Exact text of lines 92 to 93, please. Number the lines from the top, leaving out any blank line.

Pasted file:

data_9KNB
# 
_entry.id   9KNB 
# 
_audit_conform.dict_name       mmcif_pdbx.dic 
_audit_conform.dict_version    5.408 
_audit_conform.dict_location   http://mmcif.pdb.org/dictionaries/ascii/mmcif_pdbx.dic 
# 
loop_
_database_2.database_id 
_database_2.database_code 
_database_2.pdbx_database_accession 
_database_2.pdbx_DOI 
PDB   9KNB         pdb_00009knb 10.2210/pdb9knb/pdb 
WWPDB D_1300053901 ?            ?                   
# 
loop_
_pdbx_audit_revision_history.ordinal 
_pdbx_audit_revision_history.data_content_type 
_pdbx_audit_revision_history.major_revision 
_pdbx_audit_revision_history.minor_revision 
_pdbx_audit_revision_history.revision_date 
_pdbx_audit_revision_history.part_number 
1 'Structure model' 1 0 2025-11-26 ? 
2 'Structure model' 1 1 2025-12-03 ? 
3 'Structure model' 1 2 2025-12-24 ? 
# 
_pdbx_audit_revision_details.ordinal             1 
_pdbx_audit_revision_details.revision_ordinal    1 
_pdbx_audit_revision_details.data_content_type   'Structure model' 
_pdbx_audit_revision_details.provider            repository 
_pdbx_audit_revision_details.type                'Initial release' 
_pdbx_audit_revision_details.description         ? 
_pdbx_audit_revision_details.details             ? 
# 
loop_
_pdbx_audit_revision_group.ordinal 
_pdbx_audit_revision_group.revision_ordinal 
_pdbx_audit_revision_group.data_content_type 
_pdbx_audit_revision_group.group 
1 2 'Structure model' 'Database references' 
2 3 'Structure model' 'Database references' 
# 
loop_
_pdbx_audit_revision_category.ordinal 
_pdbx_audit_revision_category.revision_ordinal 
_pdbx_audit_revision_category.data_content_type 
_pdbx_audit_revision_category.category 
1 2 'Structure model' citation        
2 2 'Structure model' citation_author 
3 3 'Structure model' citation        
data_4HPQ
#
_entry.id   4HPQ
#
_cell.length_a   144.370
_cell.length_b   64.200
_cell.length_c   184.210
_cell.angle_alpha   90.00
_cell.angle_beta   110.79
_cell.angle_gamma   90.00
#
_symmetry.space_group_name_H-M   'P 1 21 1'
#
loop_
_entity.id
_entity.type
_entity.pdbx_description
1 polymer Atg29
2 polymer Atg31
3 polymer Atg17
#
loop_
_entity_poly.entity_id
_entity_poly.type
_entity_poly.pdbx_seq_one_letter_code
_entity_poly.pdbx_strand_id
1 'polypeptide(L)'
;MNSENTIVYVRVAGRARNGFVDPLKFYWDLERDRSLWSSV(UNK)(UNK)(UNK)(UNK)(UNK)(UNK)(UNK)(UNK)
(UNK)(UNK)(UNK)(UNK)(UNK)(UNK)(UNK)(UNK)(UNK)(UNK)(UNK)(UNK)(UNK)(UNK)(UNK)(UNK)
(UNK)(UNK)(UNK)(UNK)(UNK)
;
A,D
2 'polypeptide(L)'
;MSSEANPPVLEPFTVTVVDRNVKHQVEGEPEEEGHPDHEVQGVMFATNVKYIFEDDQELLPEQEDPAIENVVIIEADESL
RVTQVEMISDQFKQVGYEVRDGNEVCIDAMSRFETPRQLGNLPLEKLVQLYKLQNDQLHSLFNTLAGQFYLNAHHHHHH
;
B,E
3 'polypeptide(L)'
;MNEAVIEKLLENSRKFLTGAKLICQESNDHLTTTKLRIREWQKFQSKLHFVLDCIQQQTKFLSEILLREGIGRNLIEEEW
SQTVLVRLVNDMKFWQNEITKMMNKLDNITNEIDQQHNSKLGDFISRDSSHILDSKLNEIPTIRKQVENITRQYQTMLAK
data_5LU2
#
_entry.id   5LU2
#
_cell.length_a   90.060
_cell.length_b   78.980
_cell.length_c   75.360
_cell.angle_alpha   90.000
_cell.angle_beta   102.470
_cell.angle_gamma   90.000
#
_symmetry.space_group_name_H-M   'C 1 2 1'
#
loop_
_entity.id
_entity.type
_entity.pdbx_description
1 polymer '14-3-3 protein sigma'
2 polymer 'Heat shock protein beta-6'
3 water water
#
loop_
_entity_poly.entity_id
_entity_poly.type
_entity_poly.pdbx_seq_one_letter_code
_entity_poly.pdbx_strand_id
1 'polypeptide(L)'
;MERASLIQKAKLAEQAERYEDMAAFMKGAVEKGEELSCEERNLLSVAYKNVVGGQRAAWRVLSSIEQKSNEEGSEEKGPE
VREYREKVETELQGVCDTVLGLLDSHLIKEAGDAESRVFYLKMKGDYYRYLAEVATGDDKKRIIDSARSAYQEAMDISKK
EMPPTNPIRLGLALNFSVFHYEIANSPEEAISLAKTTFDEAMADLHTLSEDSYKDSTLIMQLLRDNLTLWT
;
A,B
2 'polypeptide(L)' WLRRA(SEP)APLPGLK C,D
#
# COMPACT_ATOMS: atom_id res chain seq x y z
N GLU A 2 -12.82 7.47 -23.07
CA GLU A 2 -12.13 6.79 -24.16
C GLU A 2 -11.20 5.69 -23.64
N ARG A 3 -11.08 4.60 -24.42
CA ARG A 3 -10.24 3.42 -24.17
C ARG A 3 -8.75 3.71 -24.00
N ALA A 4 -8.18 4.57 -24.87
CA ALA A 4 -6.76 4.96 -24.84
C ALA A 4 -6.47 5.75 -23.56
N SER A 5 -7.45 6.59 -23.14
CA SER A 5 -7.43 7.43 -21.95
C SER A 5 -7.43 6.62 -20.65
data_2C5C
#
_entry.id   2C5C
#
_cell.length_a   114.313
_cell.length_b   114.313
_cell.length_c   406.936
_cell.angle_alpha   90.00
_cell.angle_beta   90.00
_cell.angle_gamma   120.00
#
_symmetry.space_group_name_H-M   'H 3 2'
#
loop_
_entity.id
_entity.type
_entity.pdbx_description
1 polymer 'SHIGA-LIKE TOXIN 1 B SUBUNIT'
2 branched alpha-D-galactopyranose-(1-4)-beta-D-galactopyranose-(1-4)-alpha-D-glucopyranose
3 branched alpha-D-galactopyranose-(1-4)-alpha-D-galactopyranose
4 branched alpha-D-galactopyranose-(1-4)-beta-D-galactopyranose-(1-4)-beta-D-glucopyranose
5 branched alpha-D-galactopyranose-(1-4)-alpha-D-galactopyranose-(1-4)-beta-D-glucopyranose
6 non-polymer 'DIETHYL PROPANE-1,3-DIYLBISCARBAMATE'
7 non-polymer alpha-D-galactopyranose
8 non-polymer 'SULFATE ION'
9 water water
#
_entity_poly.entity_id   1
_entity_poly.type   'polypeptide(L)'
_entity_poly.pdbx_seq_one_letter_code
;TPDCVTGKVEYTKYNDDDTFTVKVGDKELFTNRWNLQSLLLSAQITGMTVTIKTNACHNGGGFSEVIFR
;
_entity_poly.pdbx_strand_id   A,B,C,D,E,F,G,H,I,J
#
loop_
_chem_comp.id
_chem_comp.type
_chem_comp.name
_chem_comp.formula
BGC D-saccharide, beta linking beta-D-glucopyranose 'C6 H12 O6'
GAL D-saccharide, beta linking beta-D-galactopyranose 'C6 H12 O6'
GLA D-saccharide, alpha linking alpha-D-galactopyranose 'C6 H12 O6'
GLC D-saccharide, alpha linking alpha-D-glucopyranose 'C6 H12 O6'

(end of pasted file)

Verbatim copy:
data_5LU2
#